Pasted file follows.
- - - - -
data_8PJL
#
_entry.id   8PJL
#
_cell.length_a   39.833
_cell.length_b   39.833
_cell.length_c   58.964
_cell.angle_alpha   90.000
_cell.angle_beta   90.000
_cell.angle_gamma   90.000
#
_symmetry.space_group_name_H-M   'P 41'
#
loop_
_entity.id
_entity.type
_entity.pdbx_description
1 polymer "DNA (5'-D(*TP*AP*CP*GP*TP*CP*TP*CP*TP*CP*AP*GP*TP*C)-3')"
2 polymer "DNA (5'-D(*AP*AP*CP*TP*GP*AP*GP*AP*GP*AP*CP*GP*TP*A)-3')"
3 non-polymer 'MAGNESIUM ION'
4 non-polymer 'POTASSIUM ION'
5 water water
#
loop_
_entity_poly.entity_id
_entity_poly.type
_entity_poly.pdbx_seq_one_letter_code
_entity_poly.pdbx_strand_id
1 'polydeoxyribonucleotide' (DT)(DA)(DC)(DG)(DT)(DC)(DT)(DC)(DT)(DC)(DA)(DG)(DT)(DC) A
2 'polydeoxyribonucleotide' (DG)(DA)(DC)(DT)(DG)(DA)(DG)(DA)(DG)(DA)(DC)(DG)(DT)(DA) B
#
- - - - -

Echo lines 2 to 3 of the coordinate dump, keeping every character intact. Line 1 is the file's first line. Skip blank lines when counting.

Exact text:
#
_entry.id   8PJL